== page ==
Don't Let's Go to the Dogs Tonight is about a child who grew up on the wrong side of the Rhodesian civil war, and who is nicknamed Bobo after the baboons that live there. It's a memoir told through the eyes of Bobo as she grows up, and the older she becomes the more aware she becomes about the issues surrounding her. Fuller does not write her memoir with the perspectives that she has now, but includes enough detail that the reader can pick up on the issues that influenced her childhood.
Fuller's book is a great choice for anyone who enjoys history, travel, culture, or memoirs. It is also a fantastic choice for book clubs - my class spent 4 days talking about different things in this book and we barely scratched the surface. As someone who doesn't normally read memoirs, I really enjoyed this book and it has earned a permanent spot on my bookshelf.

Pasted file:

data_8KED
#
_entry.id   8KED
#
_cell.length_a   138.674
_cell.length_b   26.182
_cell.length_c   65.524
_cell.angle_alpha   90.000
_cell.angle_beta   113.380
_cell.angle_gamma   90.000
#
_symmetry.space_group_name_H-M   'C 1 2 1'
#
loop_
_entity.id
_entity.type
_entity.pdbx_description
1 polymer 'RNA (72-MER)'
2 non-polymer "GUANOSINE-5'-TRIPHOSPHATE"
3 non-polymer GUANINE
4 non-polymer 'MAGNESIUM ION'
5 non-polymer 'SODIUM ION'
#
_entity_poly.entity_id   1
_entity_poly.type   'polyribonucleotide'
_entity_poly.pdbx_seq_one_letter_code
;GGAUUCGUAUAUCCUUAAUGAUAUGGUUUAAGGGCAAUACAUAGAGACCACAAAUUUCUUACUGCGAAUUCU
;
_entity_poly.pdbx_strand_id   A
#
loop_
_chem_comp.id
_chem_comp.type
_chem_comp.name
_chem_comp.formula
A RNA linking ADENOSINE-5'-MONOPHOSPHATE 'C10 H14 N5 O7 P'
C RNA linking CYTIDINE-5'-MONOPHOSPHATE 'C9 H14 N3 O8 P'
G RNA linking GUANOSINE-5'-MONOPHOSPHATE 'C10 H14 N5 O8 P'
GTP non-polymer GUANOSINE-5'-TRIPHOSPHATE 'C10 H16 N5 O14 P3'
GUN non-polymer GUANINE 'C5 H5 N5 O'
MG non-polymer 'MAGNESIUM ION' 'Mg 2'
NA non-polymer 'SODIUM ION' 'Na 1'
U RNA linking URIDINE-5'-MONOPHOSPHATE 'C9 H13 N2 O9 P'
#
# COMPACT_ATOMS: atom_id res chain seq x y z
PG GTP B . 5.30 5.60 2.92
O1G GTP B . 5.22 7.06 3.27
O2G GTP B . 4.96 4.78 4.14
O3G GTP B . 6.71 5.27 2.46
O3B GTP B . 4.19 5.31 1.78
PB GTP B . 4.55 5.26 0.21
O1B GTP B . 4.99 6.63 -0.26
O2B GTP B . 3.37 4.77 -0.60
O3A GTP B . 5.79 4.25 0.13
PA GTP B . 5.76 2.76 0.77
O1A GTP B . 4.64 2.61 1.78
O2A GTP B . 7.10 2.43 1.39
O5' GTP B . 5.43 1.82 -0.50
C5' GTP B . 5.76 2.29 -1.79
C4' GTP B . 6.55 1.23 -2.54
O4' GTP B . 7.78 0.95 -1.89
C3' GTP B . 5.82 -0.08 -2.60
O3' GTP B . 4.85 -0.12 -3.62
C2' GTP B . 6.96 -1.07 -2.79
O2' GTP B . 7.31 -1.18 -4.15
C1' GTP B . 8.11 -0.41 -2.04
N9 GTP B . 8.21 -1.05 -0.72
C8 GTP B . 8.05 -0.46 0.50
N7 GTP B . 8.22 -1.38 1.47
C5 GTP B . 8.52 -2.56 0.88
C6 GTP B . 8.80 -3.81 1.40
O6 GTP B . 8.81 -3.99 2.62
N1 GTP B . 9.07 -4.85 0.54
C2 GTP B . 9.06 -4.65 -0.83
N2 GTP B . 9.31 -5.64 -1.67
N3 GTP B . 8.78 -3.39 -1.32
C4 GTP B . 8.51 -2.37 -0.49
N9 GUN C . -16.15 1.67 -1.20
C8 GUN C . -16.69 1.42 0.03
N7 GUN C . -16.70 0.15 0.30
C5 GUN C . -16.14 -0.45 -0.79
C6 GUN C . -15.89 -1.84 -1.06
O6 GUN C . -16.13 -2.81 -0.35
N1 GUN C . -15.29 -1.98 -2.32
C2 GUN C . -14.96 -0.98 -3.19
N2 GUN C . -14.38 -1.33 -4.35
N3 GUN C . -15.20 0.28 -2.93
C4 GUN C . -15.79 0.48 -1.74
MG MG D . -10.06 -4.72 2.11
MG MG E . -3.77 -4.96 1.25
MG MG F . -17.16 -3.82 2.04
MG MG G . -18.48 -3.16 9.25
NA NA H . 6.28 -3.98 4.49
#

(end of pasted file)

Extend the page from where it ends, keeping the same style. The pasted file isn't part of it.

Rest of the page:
Indeed from her view the war is a far off, but constant thing that pokes into her life on occasion. Her father is a reservist, her remote farm is near a minefield, they barely break even on their farm.
A good memoir of an interesting place and time.